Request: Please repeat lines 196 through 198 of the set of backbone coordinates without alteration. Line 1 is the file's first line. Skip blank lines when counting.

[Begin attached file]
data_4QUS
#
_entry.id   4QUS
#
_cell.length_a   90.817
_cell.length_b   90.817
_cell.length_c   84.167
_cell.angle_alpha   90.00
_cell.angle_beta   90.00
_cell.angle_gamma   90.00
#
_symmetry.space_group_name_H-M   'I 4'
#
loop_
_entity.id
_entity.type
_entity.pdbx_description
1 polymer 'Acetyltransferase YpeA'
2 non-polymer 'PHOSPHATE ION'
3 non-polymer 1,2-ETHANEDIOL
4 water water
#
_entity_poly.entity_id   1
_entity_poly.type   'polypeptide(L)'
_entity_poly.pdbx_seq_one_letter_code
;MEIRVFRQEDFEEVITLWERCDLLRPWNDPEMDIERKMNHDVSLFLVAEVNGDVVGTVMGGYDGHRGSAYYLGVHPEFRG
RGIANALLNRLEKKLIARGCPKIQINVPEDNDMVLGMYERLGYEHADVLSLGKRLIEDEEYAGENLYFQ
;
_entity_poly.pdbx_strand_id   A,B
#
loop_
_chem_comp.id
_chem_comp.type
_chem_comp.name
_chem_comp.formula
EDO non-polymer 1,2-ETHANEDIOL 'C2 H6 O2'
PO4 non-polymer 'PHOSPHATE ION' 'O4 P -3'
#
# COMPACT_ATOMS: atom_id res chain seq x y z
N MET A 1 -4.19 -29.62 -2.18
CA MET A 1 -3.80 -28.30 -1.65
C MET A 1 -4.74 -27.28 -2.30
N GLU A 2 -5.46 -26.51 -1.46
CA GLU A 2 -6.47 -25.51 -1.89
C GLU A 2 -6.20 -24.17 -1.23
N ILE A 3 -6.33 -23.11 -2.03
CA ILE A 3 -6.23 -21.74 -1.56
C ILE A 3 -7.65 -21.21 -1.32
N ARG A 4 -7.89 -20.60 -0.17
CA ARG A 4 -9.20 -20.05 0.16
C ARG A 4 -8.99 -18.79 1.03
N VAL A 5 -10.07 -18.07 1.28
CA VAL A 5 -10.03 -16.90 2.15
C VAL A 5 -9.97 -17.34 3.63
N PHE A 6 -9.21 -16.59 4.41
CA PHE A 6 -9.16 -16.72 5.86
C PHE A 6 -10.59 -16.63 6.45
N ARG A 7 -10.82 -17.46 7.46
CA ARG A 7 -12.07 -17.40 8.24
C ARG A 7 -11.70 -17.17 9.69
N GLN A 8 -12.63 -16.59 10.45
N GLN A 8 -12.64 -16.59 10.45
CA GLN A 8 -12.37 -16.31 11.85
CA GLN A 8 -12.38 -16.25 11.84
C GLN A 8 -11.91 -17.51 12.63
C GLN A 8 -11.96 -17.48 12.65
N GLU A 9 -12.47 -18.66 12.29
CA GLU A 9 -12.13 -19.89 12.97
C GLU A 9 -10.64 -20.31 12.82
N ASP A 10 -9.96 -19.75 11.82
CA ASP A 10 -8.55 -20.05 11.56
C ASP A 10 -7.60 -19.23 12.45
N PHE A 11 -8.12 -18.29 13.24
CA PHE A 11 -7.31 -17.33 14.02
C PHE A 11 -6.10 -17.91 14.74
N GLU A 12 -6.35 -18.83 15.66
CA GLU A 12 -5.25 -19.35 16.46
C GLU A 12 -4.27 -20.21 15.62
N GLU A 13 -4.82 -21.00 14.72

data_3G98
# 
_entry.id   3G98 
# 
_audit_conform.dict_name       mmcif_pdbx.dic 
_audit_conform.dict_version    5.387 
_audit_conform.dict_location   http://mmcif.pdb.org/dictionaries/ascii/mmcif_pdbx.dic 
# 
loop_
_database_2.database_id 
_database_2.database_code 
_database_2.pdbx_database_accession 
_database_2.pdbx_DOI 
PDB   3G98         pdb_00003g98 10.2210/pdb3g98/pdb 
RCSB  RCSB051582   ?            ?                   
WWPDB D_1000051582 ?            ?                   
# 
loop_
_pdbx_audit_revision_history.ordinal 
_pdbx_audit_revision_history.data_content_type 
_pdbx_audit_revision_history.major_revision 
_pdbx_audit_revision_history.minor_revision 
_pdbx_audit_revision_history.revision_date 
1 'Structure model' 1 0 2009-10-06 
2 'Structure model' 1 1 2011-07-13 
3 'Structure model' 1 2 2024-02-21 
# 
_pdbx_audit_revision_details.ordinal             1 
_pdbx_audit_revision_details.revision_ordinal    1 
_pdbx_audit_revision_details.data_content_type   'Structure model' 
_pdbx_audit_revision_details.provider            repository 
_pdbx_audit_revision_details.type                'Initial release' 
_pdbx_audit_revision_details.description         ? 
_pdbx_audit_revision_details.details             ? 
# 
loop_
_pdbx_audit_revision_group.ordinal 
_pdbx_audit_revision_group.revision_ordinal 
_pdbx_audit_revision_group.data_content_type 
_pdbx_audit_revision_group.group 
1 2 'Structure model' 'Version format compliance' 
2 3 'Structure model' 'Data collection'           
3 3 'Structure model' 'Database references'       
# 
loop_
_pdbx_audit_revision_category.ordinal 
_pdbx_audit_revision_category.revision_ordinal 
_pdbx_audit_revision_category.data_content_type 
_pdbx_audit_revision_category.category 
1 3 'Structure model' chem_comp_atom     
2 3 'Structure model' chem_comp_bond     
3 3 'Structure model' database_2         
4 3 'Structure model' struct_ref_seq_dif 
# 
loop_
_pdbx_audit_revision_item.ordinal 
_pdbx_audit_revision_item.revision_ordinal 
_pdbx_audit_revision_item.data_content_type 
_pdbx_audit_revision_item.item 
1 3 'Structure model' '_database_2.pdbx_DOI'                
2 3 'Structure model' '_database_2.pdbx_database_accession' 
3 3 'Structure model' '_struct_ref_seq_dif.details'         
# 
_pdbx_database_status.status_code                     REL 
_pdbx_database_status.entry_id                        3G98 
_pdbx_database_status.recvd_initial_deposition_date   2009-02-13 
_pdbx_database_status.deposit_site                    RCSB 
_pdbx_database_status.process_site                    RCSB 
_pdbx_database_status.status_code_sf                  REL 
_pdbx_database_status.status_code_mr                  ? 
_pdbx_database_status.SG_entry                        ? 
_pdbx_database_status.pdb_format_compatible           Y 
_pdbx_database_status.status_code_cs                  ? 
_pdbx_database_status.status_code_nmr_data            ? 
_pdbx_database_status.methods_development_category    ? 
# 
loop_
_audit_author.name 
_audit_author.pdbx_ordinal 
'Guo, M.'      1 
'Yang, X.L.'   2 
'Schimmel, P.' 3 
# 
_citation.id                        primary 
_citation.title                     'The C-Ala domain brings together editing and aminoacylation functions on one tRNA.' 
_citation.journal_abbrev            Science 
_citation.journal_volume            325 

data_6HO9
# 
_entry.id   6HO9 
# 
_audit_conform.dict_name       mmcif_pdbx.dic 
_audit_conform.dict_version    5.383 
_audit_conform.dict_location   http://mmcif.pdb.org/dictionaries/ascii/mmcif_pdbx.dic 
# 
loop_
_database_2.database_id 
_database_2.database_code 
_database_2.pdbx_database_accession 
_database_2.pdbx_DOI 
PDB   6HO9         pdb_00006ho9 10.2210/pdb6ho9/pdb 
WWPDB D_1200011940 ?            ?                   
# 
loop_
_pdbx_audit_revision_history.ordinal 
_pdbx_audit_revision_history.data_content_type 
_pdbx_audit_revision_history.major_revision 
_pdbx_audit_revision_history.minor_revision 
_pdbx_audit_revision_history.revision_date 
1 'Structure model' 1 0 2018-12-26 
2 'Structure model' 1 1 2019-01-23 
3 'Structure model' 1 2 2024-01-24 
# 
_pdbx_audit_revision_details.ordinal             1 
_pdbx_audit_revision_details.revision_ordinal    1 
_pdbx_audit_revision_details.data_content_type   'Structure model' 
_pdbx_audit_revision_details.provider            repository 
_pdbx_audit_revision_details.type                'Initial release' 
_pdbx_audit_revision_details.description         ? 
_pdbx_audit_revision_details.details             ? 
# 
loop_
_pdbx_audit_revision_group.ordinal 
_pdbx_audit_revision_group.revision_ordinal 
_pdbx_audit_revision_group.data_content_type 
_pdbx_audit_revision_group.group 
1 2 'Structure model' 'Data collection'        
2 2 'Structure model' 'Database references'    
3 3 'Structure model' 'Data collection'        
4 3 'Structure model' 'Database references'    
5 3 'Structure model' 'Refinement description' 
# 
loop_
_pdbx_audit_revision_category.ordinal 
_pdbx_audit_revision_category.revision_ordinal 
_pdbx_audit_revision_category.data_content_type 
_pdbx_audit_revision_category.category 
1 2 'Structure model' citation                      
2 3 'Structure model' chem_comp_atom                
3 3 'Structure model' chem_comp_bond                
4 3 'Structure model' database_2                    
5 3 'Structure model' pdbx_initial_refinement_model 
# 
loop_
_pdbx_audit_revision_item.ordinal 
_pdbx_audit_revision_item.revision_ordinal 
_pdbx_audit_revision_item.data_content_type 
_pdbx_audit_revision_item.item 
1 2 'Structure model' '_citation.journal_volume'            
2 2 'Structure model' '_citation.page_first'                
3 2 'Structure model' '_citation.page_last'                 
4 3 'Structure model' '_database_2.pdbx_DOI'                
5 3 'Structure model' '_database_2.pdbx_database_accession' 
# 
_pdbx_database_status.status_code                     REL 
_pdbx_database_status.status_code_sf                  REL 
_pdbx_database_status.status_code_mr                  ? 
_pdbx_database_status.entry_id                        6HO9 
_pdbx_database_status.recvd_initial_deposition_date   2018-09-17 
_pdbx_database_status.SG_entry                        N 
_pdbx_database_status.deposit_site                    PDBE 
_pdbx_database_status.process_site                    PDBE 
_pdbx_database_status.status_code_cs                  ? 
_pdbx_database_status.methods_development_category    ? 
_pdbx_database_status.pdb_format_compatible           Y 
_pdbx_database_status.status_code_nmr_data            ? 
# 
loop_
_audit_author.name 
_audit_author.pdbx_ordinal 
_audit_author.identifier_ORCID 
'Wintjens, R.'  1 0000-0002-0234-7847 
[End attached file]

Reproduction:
_pdbx_audit_revision_details.provider            repository 
_pdbx_audit_revision_details.type                'Initial release' 
_pdbx_audit_revision_details.description         ? 